What is Chiptuning?
The engines in all modern cars are controlled by an electronic control unit or ECU. Within this unit there is a memory chip with data that has been provided by the vehicle manufacturer. The ECU uses this data to directs the operation of the engine – ignition timing, air to fuel ratio, turbo boost and more.
Chiptuning refers to the different methods that can be used to alter the data that the ECU uses; it can refer to replacing the memory chip, reprogramming the chip, or adding an additional ECU. Altering or replacing the typically conservative data programmed by the manufacturer can result in greater power output and economy, provided it is carried out properly.
The different approaches
The data which is used to govern the engine can simply be completely replaced by simply exchanging the memory chip that is in the ECU for a chip with data which allows for different ignition timing, fuel ignition etc.
Another approach, and one which has become more popular than replacing the chip, is getting the existing chip reprogrammed (or ‘remapped’). The individual carrying out the chiptuning in this way would usually reprogram the chip by using the onboard diagnostics interface (OBD). He plugs a computer into the vehicle’s OBD port and introduces the new data. These two methods can result in greater power than the third option (see below) but there are disadvantages, risk of engine damage and inability to carry out diagnostic tests.
The third way to change the data is to add another ECU (sometimes referred to as a tuning box) which acts in the same way that the manufacturer’s ECU but uses a set of data which increases power and performance. This method offers significant advantages as it can easily be removed, allowing the original ECU to take over engine control. This is useful when it time for the vehicle to be sold. In addition, with the right setup the original engine protection program that the manufacturer installed is retained, so you good a boost in power and economy without the risk of engine damage.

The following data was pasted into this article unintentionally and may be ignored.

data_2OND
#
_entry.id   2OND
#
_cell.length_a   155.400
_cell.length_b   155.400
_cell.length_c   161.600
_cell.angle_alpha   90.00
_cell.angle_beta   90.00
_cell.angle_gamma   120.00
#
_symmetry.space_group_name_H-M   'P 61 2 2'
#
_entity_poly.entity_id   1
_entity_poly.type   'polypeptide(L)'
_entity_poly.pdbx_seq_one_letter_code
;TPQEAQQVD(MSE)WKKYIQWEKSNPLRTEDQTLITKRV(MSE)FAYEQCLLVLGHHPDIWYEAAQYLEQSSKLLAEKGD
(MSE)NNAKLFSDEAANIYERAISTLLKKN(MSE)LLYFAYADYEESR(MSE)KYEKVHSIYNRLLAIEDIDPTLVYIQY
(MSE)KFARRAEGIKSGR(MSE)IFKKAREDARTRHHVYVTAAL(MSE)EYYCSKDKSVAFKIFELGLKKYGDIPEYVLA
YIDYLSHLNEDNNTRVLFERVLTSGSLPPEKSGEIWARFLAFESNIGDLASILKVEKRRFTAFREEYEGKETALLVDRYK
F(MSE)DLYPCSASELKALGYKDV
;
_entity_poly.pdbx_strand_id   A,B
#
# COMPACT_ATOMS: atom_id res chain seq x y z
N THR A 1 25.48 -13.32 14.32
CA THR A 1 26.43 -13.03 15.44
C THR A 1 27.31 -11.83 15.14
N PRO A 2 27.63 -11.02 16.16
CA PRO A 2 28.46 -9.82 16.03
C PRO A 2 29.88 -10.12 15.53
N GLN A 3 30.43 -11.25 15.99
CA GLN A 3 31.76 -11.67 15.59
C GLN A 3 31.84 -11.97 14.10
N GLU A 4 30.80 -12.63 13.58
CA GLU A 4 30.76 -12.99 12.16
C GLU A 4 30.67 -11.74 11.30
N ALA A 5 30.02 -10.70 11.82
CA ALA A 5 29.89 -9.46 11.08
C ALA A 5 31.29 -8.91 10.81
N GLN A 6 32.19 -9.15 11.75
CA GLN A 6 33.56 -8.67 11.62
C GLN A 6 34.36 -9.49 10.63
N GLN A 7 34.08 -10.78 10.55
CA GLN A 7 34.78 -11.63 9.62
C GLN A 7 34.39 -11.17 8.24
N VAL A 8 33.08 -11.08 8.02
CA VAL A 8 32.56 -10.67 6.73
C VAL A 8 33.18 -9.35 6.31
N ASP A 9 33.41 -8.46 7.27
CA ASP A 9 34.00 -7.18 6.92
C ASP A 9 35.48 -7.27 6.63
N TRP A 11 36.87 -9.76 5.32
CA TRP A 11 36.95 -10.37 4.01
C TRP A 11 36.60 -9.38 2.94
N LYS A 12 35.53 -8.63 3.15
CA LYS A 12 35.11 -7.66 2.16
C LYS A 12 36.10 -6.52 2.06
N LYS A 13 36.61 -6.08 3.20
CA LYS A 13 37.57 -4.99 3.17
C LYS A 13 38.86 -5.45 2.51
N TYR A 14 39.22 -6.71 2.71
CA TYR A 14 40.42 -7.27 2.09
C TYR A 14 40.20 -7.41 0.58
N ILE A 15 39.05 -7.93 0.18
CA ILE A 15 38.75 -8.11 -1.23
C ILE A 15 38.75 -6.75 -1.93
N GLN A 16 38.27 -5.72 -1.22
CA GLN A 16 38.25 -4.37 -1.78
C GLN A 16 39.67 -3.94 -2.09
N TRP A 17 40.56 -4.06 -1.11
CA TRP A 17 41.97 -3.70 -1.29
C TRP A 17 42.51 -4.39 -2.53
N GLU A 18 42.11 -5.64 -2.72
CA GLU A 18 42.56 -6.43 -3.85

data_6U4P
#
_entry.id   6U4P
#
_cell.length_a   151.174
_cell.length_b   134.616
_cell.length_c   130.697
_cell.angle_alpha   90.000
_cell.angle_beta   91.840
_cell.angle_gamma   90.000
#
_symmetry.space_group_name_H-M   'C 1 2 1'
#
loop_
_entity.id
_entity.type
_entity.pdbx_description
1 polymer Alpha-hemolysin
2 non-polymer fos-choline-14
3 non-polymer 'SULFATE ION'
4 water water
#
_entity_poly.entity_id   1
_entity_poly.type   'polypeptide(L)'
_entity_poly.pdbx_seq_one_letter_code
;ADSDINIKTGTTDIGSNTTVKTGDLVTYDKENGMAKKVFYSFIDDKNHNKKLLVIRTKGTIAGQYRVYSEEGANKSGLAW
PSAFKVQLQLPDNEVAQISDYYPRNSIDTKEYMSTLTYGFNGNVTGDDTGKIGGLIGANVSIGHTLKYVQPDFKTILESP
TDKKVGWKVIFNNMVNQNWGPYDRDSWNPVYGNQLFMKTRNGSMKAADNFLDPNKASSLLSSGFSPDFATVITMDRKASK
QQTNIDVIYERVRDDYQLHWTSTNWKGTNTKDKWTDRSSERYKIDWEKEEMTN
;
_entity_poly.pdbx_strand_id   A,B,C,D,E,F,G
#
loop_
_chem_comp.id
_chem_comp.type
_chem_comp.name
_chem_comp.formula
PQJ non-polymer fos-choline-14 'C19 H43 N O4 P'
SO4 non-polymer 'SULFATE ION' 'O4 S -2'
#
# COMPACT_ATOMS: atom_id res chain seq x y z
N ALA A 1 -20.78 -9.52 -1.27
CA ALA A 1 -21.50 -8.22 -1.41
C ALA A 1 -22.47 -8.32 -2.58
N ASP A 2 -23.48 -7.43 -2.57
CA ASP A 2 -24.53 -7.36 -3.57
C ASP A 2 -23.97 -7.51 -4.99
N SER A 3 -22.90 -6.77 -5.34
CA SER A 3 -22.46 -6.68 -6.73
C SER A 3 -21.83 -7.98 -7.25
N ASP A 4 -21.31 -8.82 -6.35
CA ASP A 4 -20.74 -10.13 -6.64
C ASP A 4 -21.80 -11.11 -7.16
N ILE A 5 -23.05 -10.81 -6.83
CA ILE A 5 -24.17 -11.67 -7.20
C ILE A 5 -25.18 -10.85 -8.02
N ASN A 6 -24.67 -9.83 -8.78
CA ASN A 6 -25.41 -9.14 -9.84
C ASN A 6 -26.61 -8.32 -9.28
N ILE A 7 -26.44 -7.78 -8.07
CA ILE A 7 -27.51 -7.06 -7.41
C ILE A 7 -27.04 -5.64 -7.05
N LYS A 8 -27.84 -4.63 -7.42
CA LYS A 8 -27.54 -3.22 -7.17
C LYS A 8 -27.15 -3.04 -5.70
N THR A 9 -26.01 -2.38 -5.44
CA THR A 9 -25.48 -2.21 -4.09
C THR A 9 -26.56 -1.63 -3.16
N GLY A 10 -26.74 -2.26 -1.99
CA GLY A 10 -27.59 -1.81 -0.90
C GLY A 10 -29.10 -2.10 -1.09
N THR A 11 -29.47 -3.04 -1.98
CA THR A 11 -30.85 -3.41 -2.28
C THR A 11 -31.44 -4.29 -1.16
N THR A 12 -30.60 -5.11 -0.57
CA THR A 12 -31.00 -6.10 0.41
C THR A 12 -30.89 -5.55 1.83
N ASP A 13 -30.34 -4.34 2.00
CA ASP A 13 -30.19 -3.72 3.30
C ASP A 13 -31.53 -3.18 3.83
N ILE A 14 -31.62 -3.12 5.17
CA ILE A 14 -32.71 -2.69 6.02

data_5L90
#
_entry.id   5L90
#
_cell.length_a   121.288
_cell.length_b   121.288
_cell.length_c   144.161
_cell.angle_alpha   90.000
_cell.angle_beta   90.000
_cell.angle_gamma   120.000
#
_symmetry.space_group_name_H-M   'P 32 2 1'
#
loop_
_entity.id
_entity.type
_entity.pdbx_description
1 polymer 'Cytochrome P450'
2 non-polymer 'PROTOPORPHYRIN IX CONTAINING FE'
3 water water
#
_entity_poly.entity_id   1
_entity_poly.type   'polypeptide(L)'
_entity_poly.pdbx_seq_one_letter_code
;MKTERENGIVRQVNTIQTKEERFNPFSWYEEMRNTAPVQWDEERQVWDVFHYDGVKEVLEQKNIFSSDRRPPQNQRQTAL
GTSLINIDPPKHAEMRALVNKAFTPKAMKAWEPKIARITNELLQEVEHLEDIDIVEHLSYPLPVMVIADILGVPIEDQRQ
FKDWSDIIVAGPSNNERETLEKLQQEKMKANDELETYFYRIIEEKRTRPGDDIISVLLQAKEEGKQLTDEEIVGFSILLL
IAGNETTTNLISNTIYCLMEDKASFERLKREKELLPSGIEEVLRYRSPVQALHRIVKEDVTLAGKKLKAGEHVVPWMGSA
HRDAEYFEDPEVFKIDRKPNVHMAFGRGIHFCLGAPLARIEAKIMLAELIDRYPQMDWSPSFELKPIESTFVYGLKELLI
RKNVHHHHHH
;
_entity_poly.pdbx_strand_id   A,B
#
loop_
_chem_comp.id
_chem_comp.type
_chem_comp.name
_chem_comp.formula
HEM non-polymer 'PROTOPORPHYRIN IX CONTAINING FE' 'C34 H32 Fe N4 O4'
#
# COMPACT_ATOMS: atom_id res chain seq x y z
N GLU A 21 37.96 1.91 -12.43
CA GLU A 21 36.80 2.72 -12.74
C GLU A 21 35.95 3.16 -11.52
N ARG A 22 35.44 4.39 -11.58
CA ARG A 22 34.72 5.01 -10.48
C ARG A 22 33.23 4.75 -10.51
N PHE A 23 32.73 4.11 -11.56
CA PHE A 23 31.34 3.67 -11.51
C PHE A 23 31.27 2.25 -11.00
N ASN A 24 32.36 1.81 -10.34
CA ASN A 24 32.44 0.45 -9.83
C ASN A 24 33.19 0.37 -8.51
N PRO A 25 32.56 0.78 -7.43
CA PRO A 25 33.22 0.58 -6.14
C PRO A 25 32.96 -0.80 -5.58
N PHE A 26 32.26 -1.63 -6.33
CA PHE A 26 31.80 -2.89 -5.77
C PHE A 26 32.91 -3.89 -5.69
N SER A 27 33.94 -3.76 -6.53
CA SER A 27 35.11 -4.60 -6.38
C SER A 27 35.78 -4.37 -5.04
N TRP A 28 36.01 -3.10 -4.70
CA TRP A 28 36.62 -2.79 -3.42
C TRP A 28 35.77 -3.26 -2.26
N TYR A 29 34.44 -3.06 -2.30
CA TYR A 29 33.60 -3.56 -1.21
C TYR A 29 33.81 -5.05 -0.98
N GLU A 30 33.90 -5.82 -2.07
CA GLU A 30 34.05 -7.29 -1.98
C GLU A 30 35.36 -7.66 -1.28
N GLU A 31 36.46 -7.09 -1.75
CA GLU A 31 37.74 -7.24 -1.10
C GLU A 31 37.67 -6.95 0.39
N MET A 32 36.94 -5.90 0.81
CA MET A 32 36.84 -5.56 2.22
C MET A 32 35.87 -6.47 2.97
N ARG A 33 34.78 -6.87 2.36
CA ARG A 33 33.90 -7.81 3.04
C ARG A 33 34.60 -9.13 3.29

RaceChip are a chiptuning company based in Germany; they have been in operation for over 18 years. RaceChip only use the the third option outlined above – that of adding an additional ECU. Their systems always leave the original engine protection data in place, so there is no risk to your motor. The ECU is easy to install (you can do it yourself in 15 minutes) and there are no structural modifications to the vehicle or the existing ECU.
Their basic system – which costs a mere €129 – can give you the following benefits: up to 25% more performance, up to 20%more torque, up to 1l / 100km less consumption. Those are very impressive figures indeed. True, you may get a greater output by replacing or reprogramming the chip, but is it worth the risk when RaceChip’s inexpensive system offers so much?
Chiptuning that is not carried out properly can actually result in poor performance and economy, and even engine damage. Therefore, it is advisable to only tune an engine by use of an additional ECU, one which allows the engine to be governed by the engine protection data programmed by the engine manufacturer. RaceChip systems certainly are the way to go.